Ready for the next move

It’s hard to believe that we had snow on Sunday, considering it’s now 12 degrees C and sunny. I didn’t think I was going to get out into the garden earlier on, though, as the heavens opened and we had a bit of a downpour.

Anyway, since the sun did come out at last, I cleared away the final bits of the greenhouse frame, so the ground is ready for the Wendy house, which has been my outdoor storage space for the last few years.


There is still a bit of resistance to the idea of the details involved in permaculture design but I had already earmarked the herb garden as a potential area to work on during the PDC. So, all being well, I will learn and end up with a great patch for my herbs.


About Helen

I have always been interesting in living a more environmentally friendly lifestyle and used to do what I could. Now, I have come to realise that we have reached such a point in terms of environmental degradation that it is more important - perhaps - to focus on building resilience. I therefore do as much as I can to reuse, grow my own and encourage a supportive community, for example. I also keep reading and learning all the time.
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16 Responses to Ready for the next move

  1. Kalamain says:

    I was in work while the sun was shining… Bah… I could have done with the nice weather to get some jobs done. Oh well… At least there is the weekend!

  2. We had a high of -15.5 Celsius at noon today. I am afraid to find out how cold it got last night. I am a little envious that you can work in your garden already. I can only dream about spring for a while yet.
    Have fun!

  3. I pulled a few weeds today under a gentle rain. It was wonderful after so many dry years. Your space is shaping up nicely. I’m glad you had a bit of sun, Helen, to allow you to work in the garden.

    • Helen says:

      I’m glad you have had some gentle rain, Alys. Hopefully, that will become part of a normal pattern. Fortunately, the rain of November/December we had here has stopped and we’ve gone back to a more normal pattern of a few hours one day and then no more for a few days.

      The space I’ve created for the Wendy house looks great. I wish that instead I could fill it up with plants, as per my earlier plan, but at least I don’t need to sort out the issue of soil compaction in that area πŸ™‚

      • Thank you, Helen. In the perfect world, it would rain gently at night, and never all at once. Flooding is horrible. Like many things, too much is just as bad as too little.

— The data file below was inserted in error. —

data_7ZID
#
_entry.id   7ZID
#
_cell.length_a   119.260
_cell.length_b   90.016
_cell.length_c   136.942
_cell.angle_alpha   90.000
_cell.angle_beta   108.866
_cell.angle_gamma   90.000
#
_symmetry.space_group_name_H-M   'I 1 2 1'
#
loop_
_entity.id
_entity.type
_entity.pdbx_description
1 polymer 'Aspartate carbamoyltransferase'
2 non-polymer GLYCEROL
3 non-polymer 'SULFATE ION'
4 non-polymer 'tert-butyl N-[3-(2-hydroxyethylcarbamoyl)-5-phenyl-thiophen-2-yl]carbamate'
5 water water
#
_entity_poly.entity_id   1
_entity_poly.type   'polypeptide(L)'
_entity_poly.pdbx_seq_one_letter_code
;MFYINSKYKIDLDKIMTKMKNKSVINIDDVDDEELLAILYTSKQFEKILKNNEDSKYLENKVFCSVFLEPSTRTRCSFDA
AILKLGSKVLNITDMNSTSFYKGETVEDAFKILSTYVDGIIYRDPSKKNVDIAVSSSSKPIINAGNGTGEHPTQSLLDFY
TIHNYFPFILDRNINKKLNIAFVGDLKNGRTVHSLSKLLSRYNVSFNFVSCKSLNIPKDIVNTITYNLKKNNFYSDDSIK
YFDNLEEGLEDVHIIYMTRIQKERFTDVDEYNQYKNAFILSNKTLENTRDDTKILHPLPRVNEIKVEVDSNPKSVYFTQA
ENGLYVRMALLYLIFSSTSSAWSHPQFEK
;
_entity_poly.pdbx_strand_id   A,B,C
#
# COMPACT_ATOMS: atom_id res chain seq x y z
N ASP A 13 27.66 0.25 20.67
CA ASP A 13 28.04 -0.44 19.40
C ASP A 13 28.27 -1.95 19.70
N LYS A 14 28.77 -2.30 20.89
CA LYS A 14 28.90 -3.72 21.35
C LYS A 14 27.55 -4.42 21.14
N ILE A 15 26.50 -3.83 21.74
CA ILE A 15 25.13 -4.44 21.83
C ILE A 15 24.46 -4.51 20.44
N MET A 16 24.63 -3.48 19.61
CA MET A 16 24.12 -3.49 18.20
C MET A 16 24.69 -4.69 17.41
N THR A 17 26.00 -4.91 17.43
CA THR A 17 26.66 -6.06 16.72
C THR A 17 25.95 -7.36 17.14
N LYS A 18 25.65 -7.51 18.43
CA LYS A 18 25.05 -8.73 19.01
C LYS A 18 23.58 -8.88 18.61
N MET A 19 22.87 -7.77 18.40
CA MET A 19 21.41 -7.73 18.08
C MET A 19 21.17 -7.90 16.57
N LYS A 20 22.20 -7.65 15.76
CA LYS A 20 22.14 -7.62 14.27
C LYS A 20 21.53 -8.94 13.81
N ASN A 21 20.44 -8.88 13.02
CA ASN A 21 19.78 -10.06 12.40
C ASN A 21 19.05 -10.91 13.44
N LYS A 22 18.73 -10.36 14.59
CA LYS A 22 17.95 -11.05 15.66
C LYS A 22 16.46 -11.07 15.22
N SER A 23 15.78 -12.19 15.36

I know you’re disappointed to lose an area you intended to plant, but once it’s all in place, maybe you can create vertical planting areas around the Wendy house/shed. In other words, you may have more planting space than you thought. I hope so.

        • Helen says:

          Vertical planting round the shed sounds a good idea. I haven’t really lost any ground, though, as the Wendy house moving has opened up a better growing area πŸ™‚

          It’s taken me a long time to get to this point – I’ve been itching for so long to have the bed next to the house up and running but it is here at last…

          • This is happy news then. Space planning makes all the difference. You can often put together parcels of land to make a bigger whole. I’ve seen a lot of people use wood pallets, often free or cheap, for vertical planting. Are those available to you in your community?

          • Helen says:

            Yes, you can get them for free from wood merchants.

            Using them + vertical planting is an area I know nothing about apart from seeing some wonderful photos. Anyway, that is something to investigate in the future πŸ™‚

            I was interested in your comment about putting together parcels of land to make a bigger whole. If I have understood the permaculture principle ‘Value edges and the marginal’ correctly, it is believed that smaller spaces work better as they have more edges. I can see the logic in that, if you think of raised beds: too wide and you can’t get to the middle.

          • Ah, I understand now what you mean by edges. And yes, planting boxes are a good example. I was thinking more along the lines of having two narrow, unusable spaces, made in to one whole space. Permaculture is fascinating.

          • Helen says:

            And I see what you mean too about spaces being too narrow. It all depends on what you want the ground for, does it not?

  4. gaiainaction says:

    Great work Helen! Glad your rain stopped for a while. Here still 10C and wet wet wet! Still no work done in the garden πŸ™‚ just got to go with the flow. First thing I saw out the window this morning was the seagulls were circling inland above our houses, meaning stormy weather, well it was windy but no storm, but extremely wet again today.

    • Helen says:

      What a shame – you must be going insane with all the rain and stormy weather. Here we haven’t had much rain for at least a week and it’s such a relief!

I love to read about your own experiences and any other feedback you have, so look forward to your comments below.

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